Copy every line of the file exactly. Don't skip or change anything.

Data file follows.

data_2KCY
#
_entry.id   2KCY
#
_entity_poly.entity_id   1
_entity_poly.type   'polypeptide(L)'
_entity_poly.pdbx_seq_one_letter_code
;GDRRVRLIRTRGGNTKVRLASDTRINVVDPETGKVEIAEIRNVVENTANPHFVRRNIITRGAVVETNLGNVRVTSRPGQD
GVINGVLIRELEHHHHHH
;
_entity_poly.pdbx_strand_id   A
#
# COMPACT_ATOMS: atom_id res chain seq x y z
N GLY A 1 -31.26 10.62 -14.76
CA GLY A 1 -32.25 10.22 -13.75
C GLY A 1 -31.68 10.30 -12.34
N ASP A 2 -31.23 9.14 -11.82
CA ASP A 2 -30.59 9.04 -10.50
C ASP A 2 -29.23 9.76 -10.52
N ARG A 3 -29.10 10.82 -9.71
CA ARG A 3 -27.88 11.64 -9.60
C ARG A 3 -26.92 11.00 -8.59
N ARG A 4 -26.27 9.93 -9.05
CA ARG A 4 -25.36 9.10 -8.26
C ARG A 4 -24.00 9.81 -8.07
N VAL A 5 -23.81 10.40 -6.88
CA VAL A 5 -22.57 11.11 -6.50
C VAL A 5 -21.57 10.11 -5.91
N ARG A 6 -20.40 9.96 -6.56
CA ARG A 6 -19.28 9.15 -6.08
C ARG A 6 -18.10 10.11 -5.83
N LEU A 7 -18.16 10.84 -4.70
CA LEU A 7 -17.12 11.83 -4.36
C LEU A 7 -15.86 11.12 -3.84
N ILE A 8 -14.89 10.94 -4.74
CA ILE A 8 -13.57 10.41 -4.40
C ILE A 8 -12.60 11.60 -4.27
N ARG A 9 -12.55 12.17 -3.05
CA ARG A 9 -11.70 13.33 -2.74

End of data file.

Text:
data_2KCY
#
_entry.id   2KCY
#
_entity_poly.entity_id   1
_entity_poly.type   'polypeptide(L)'
_entity_poly.pdbx_seq_one_letter_code
;GDRRVRLIRTRGGNTKVRLASDTRINVVDPETGKVEIAEIRNVVENTANPHFVRRNIITRGAVVETNLGNVRVTSRPGQD
GVINGVLIRELEHHHHHH
;
_entity_poly.pdbx_strand_id   A
#
# COMPACT_ATOMS: atom_id res chain seq x y z
N GLY A 1 -31.26 10.62 -14.76
CA GLY A 1 -32.25 10.22 -13.75
C GLY A 1 -31.68 10.30 -12.34
N ASP A 2 -31.23 9.14 -11.82
CA ASP A 2 -30.59 9.04 -10.50
C ASP A 2 -29.23 9.76 -10.52
N ARG A 3 -29.10 10.82 -9.71
CA ARG A 3 -27.88 11.64 -9.60
C ARG A 3 -26.92 11.00 -8.59
N ARG A 4 -26.27 9.93 -9.05
CA ARG A 4 -25.36 9.10 -8.26
C ARG A 4 -24.00 9.81 -8.07
N VAL A 5 -23.81 10.40 -6.88
CA VAL A 5 -22.57 11.11 -6.50
C VAL A 5 -21.57 10.11 -5.91
N ARG A 6 -20.40 9.96 -6.56
CA ARG A 6 -19.28 9.15 -6.08
C ARG A 6 -18.10 10.11 -5.83
N LEU A 7 -18.16 10.84 -4.70
CA LEU A 7 -17.12 11.83 -4.36
C LEU A 7 -15.86 11.12 -3.84
N ILE A 8 -14.89 10.94 -4.74
CA ILE A 8 -13.57 10.41 -4.40
C ILE A 8 -12.60 11.60 -4.27
N ARG A 9 -12.55 12.17 -3.05
CA ARG A 9 -11.70 13.33 -2.74